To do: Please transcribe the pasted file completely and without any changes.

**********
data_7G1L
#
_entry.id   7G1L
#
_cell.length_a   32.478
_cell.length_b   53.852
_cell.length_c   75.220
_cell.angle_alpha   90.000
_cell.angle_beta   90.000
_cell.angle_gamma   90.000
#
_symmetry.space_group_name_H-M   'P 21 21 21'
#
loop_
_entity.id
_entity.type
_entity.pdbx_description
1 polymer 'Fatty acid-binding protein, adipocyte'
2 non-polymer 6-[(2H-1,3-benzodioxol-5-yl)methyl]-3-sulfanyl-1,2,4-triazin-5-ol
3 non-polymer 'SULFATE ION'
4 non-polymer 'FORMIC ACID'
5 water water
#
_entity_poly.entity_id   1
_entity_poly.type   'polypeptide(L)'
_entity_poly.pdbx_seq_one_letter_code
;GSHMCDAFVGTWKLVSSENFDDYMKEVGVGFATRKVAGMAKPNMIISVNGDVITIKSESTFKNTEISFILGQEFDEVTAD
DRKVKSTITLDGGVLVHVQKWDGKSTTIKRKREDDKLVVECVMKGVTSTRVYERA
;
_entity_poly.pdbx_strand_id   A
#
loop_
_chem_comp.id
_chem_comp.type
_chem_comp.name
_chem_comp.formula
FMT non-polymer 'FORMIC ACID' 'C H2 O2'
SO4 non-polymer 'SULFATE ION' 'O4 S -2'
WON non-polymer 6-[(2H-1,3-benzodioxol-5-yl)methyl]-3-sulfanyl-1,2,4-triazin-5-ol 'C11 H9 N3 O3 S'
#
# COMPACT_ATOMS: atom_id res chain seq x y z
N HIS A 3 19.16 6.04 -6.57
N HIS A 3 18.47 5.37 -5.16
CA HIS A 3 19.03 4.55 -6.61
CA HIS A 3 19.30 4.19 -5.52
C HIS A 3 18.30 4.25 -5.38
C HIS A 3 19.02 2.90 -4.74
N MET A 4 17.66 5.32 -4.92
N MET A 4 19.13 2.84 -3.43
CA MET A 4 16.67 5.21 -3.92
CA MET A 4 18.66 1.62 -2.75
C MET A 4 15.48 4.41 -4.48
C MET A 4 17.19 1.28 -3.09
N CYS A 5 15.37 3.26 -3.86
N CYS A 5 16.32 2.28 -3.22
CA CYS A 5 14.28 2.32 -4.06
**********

data_7G1L
#
_entry.id   7G1L
#
_cell.length_a   32.478
_cell.length_b   53.852
_cell.length_c   75.220
_cell.angle_alpha   90.000
_cell.angle_beta   90.000
_cell.angle_gamma   90.000
#
_symmetry.space_group_name_H-M   'P 21 21 21'
#
loop_
_entity.id
_entity.type
_entity.pdbx_description
1 polymer 'Fatty acid-binding protein, adipocyte'
2 non-polymer 6-[(2H-1,3-benzodioxol-5-yl)methyl]-3-sulfanyl-1,2,4-triazin-5-ol
3 non-polymer 'SULFATE ION'
4 non-polymer 'FORMIC ACID'
5 water water
#
_entity_poly.entity_id   1
_entity_poly.type   'polypeptide(L)'
_entity_poly.pdbx_seq_one_letter_code
;GSHMCDAFVGTWKLVSSENFDDYMKEVGVGFATRKVAGMAKPNMIISVNGDVITIKSESTFKNTEISFILGQEFDEVTAD
DRKVKSTITLDGGVLVHVQKWDGKSTTIKRKREDDKLVVECVMKGVTSTRVYERA
;
_entity_poly.pdbx_strand_id   A
#
loop_
_chem_comp.id
_chem_comp.type
_chem_comp.name
_chem_comp.formula
FMT non-polymer 'FORMIC ACID' 'C H2 O2'
SO4 non-polymer 'SULFATE ION' 'O4 S -2'
WON non-polymer 6-[(2H-1,3-benzodioxol-5-yl)methyl]-3-sulfanyl-1,2,4-triazin-5-ol 'C11 H9 N3 O3 S'
#
# COMPACT_ATOMS: atom_id res chain seq x y z
N HIS A 3 19.16 6.04 -6.57
N HIS A 3 18.47 5.37 -5.16
CA HIS A 3 19.03 4.55 -6.61
CA HIS A 3 19.30 4.19 -5.52
C HIS A 3 18.30 4.25 -5.38
C HIS A 3 19.02 2.90 -4.74
N MET A 4 17.66 5.32 -4.92
N MET A 4 19.13 2.84 -3.43
CA MET A 4 16.67 5.21 -3.92
CA MET A 4 18.66 1.62 -2.75
C MET A 4 15.48 4.41 -4.48
C MET A 4 17.19 1.28 -3.09
N CYS A 5 15.37 3.26 -3.86
N CYS A 5 16.32 2.28 -3.22
CA CYS A 5 14.28 2.32 -4.06